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Western vs Eastern Meadowlark

western-vs-eastern-meadowlark

The western and easter meadowlark are considered almost identical birds. Meaning they share a lot of similarities with each other and look the same. However, these two bird species are officially two different species which means they also have some differences.

In this article, we compare the difference between western vs eastern meadowlark. Although it can be difficult to distinguish between the two birds, there are some vocal and visual features that are obvious and can be distinguished between the two birds. Please check our list below.

Features Western Meadowlark Eastern Meadowlark
Vocals Long and flute-like Clear and Melodic Whistle
Malar Region Yellowish Whitish Stripes
Tails Pale Tails with Thinner Barring With Dark Portion and Thicker Barring
Habitat Eastern Boarder and Pacific Coast Southeast. Midwest. Canada, Atlantic Coast
Backyard Habit Rarely Visit Backyard Frequent Backyard Visitor

Physical Features

The eastern and western meadowlark are almost identical in terms of their physical features. In fact, to differentiate between the two, one must use binoculars to look for differences in the body and the other physical features.

In general, meadowlarks are stocky with short tails while having yellow throats, bellies, and a black V across their chests. However, the western meadowlarks also come with yellow mustached stripes beside their throats, while the eastern meadowlarks come with white mustached stripes.

Malar Region

The most obvious difference is in the malar region, which is the area of the sides of the bird’s head located behind and below their eyes. You will find a yellowish malar region for the western meadowlark, while the eastern meadowlarks come with buff and whitish malar stripes.

Tails

You can also differentiate between the two birds when you take a closer look at their tails. The western meadowlarks come with paler tails along with thinner barring. On the other hand, the eastern meadowlarks come with dark centers on their tails and thicker barring on the tail feathers.

Also, the tail of the western meadowlarks usually comes with a lot of variations, but the center is much lighter compared to the eastern meadowlarks. It is also worth noting the dark central portion of the feather and the thick bars of the eastern meadowlarks.

Overall, the physical appearance of these two birds is entirely different. The western meadowlarks tend to be paler than the eastern meadowlarks. This appearance is the result of the thinner lines of the blacked-colored folded wing feathers.

Vocals

You can also differentiate these two birds by the call or vocals they made. The eastern meadowlark comes with a clear, melodic whistle, while the western meadowlark’s song tends to be long and flute-like.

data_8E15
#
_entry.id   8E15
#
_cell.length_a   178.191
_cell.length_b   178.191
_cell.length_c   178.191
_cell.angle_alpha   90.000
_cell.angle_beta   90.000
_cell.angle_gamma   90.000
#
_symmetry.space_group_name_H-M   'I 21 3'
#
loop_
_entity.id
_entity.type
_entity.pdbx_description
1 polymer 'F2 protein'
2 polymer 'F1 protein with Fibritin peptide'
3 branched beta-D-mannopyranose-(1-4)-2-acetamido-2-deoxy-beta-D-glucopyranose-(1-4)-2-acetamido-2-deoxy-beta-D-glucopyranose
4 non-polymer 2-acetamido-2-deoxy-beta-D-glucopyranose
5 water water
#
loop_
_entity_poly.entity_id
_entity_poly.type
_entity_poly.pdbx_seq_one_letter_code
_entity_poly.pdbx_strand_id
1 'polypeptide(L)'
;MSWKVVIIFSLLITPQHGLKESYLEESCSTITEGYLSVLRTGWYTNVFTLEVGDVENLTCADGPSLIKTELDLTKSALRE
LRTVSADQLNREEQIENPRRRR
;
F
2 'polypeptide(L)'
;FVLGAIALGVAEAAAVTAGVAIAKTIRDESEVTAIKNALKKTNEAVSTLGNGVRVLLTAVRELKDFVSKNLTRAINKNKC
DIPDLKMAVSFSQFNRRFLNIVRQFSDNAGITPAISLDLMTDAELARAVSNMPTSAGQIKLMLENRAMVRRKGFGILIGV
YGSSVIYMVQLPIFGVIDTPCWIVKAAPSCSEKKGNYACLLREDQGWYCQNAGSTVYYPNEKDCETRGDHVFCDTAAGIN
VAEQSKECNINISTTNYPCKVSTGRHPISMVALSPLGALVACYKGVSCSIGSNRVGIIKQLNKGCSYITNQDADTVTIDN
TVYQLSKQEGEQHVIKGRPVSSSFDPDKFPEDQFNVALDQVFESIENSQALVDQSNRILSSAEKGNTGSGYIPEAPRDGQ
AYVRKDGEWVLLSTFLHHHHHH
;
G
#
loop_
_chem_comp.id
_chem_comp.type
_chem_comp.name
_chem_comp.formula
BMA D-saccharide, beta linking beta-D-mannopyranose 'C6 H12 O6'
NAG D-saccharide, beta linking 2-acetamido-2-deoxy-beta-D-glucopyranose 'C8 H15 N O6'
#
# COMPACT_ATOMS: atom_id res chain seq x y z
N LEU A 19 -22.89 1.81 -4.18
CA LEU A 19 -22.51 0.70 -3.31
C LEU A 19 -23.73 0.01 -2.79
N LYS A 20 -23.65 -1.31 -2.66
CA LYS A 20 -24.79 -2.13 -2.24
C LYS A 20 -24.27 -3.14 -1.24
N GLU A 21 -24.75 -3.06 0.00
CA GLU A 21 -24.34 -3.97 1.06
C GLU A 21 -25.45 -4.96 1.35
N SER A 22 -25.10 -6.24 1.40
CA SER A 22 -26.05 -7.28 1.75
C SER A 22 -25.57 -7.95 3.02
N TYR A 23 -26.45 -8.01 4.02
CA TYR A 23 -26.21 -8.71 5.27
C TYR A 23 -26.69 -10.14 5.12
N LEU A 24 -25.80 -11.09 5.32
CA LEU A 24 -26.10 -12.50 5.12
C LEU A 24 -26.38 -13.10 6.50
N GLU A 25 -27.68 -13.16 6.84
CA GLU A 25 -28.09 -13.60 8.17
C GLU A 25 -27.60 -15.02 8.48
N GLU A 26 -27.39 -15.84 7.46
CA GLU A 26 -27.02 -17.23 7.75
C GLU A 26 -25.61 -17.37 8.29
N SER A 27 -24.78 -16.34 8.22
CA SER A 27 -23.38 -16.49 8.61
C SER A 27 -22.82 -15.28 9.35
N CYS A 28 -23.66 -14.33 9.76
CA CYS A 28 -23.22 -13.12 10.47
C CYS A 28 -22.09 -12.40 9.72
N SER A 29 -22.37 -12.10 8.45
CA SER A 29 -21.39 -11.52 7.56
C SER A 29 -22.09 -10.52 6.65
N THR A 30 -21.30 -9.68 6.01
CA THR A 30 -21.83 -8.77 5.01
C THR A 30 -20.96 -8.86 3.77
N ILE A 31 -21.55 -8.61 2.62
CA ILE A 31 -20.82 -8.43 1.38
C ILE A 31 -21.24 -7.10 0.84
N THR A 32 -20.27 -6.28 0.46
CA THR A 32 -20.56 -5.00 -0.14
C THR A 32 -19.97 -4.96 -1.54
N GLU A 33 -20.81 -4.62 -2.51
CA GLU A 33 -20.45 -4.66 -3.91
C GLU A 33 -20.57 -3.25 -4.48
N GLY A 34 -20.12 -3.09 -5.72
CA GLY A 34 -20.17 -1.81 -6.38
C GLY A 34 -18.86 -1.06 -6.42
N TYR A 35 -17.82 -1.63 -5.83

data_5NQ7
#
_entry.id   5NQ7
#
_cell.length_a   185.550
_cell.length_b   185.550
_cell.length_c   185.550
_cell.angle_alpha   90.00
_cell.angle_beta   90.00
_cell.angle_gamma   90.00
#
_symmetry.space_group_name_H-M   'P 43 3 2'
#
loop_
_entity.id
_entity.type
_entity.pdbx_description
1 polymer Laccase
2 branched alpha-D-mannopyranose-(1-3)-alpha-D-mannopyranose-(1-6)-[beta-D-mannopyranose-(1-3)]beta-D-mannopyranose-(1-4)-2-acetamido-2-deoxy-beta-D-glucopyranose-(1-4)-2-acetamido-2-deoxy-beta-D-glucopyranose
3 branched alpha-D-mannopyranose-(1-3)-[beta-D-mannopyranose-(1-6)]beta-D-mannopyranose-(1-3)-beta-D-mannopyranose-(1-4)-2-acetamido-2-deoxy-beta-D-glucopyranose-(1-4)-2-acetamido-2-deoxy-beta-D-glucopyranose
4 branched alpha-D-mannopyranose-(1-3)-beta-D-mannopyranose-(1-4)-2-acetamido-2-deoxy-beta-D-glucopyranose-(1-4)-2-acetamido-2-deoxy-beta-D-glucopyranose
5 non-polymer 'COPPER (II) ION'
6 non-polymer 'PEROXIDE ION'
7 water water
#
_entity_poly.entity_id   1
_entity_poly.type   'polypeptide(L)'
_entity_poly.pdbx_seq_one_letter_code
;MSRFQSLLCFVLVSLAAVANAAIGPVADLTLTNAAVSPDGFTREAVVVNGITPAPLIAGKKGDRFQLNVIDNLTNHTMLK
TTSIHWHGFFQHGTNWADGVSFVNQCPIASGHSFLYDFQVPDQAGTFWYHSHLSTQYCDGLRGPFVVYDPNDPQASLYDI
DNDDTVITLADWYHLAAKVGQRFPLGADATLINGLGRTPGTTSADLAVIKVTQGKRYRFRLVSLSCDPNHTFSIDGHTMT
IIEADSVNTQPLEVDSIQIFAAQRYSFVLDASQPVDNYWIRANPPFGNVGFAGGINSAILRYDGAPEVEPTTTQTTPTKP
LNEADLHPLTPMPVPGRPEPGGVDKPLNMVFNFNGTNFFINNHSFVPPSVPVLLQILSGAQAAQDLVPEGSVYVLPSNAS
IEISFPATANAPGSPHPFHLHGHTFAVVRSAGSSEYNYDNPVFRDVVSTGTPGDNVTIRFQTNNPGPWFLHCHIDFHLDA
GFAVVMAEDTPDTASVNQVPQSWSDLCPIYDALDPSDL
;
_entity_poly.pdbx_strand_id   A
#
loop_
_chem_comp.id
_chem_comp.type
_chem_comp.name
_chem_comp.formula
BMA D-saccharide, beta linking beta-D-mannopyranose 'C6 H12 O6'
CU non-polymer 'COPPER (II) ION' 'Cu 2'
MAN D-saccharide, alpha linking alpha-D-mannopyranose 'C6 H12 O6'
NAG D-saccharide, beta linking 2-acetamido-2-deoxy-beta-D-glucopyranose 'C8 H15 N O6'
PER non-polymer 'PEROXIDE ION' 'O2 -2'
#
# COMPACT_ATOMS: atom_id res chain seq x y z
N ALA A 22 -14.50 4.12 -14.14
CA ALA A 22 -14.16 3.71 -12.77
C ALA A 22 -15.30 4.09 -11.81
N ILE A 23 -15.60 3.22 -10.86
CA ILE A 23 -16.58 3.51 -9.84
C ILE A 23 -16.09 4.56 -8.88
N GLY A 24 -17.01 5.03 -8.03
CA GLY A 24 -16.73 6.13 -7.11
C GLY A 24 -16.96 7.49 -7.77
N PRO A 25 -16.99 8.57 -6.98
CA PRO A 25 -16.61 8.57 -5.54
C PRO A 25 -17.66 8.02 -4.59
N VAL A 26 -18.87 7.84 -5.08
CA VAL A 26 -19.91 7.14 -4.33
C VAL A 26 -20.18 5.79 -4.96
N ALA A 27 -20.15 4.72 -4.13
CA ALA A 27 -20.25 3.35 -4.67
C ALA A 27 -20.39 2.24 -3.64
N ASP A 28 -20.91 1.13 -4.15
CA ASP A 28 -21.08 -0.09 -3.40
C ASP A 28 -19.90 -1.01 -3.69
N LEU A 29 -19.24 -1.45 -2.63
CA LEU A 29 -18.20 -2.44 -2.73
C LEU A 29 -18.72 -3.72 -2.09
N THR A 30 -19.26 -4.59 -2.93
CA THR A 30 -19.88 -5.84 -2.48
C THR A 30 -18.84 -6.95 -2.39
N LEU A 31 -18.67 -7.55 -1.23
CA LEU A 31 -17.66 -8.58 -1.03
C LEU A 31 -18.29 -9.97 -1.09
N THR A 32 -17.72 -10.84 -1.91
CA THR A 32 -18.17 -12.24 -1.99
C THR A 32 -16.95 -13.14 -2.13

The eastern meadowlarks usually produce sweet and lazy whistles in grasslands and farms. The male eastern meadowlarks have been discovered to sing different variations of their songs. In fact, it is said that the birds can sing up to 100 different patterns of the song.

Meanwhile, the western meadowlarks produces a buoyant and flutelike melody that can be heard across a field. They say that a western meadowlark is easily seen and recognized by the sounds that they produce instead of seeing them directly.

It would be best if you also took note that eastern and western meadowlarks only recognize the songs of their species. This situation means that the songs produced by eastern meadowlarks are not recognized by their western counterparts and vice versa.

Habitat Location

difference-between-western-vs-eastern-meadowlark

You can also tell the difference between these birds from the region in that they are observed. The western meadowlarks are found from the eastern border of the plains and prairies to the pacific coast. On the other hand, the eastern meadowlarks live in the southwest and eastward from the prairies of the Midwest and Canada to the Atlantic Coast.

Experts have discovered that the eastern and western meadowlark ranges sometimes overlap in Central America. But what is impressive is that these two bird species refuse to share territories.

Since they sing totally different songs and do not recognize the songs that they produce, the sounds cannot be used in their communication. This situation often results in the two species fighting each other when it comes to claiming territories.

Backyard Habit

You can also differentiate between these two birds by the way they visit a backyard of a birder. The western meadowlark is not considered a regular feeder visitor. Although they sometimes visit feeding stations in open habitats.

In addition, the western meadowlark may visit your backyard and come in the feeder if you offer foods that they like. But it is very rare that they visit the bird feeder. On the other hand, eastern meadowlark often comes into the backyard, especially if the right food is put in the bird feeder.

Nesting

The male western meadowlarks are considered monogamous by nature, but they do not mate for life. On the other hand, a male eastern meadowlark typically has two mates at a time. Although some have three mates, it is rare.

Although these two bird species are almost identical, it is very rare that these two birds mate and produce a hybrid bird. It usually occurs at the edge of their respective ranges but rarely happens. When it happens, it is probably because few mates are available.

Conclusion

Comparing western vs eastern meadowlark can be challenging because they are almost identical. Experts said you need binoculars to see the difference between these two bird species clearly. However, these birds can also be differentiated by their songs and the location where they are usually observed. If you want to learn more about other birds, we also have a guide for Wood and Hermit Thrush.

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